By Richard Fairman
On September 26, the Meade County High School Greenwave Football team played the Louisville Central Yellow Jackets at the SPMS football field due to their field still having the finishing touches done to it. Meade, coming off a loss to Apollo, was looking to pick themselves back up but would need to make some adjustments in their offensive scheme with senior Austin Oppel sidelined for this week’s game.
Meade’s offense could not get anything going on the ground or in the air during the first quarter, and their defense was having issues with tackling the Central runners. Central began moving the ball down the field but were stopped when junior Nolan Whobrey intercepted a pass at the Meade County 11-yard line. Meade was unable to capitalize on the Whobrey interception going three and out.
At the start of the second quarter Central opted to go for it on fourth and eight, but Meade’s defense stopped them, taking over on Meade’s 37-yard line. In Meade’s first offensive play of the quarter, quarterback Kyle Parker threw an interception to Central’s Jaylen Thomas who took the ball 46 yards for Central’s first touchdown of the season.
“Last year at the end of the year, when it was all said and done, there were two things that you could look back and say it killed Meade County football, turnovers and big plays on defense,” Mofield said. “This year turnovers are killing us.”
After the Central score, it looked though Meade was going to answer right back when junior Levi Stull returned the kickoff 25-yards to give Meade good field position. Meade elected to stay on the ground by handing the ball off to junior Connor Geise who promptly turned the ball up field and gained 10-yards for the first down. On the next play they gave the ball to Stull on a sweep who broke a pair of tackles while moving the ball up field 29-yards, but as quickly as Meade had found their offensive drive, it was stopped by Central’s defense. Meade turned the ball over on downs when they tried to get the first but were stopped in the backfield.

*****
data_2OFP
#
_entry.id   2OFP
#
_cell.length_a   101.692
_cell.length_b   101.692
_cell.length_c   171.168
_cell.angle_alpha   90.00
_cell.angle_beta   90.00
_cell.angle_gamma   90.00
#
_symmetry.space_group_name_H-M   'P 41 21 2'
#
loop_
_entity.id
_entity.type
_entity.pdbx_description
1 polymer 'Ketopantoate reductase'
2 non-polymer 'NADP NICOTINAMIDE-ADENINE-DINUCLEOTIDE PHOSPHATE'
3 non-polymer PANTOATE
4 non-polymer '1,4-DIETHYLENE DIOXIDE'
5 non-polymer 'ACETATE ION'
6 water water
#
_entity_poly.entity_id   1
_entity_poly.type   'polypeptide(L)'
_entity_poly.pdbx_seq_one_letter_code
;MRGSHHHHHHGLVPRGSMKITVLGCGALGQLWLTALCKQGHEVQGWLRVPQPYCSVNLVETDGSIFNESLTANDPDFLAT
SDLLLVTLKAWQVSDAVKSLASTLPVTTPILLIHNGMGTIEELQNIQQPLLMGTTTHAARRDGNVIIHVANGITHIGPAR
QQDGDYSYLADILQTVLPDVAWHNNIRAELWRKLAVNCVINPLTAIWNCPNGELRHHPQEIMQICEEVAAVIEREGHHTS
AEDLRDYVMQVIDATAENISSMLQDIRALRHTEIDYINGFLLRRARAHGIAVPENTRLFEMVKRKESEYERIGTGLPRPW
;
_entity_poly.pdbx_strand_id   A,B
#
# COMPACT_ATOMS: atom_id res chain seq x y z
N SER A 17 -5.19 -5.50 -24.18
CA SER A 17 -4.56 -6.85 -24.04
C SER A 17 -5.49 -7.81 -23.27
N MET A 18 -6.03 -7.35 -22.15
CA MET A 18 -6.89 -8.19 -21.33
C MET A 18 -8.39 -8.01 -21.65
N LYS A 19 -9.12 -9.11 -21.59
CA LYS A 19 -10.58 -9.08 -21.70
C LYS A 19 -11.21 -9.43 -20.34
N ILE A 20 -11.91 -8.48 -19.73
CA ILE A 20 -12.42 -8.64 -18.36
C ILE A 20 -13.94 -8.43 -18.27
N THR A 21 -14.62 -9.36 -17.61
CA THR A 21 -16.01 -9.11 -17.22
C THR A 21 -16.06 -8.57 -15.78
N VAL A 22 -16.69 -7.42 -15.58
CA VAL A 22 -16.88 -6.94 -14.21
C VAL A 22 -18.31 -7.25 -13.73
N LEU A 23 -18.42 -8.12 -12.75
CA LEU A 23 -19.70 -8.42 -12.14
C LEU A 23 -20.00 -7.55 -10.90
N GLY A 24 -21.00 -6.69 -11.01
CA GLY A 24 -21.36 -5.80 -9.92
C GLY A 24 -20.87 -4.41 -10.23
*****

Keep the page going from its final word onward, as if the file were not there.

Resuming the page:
From that point Central’s offensive running game took over. Prior to the half, Central went onto two touchdowns, a 47-yard run, and a 38-yard, and added a safety to put Meade down 24-0 at the half.
“We couldn’t tackle 39,” Mofield said of running back Malachi Williams. “If they would have handed it to 39 they may have needed another digit in the scoreboard. He was dominating.”
After the half Meade was still having issues stopping Centrals running game when they scored again on their second possession of the quarter. This time it was from Central running back Justin Bush, who was stopped at the line of scrimmage but broke free to spin out of a pile of bodies and go untouched for 60-yards for the touchdown. Meade would stop the two-point conversion, leveling the score to 30-0. Meade had chances to come back, but just could not get any offense going to the entire game, and had trouble keeping Centrals defense from penetrating the back field.
“I’m disappointed that we got whipped up front,” Mofield said. “They’ve got a nose guard who was in our backfield every play. They dominated our offensive line. We weren’t inspired to play. I don’t think we really wanted to be out there. We had a few kids I think who wanted to be out there. But, by in large, it seemed like we were more interested in maybe doing something else than playing football on Saturday afternoon. They dominated us.”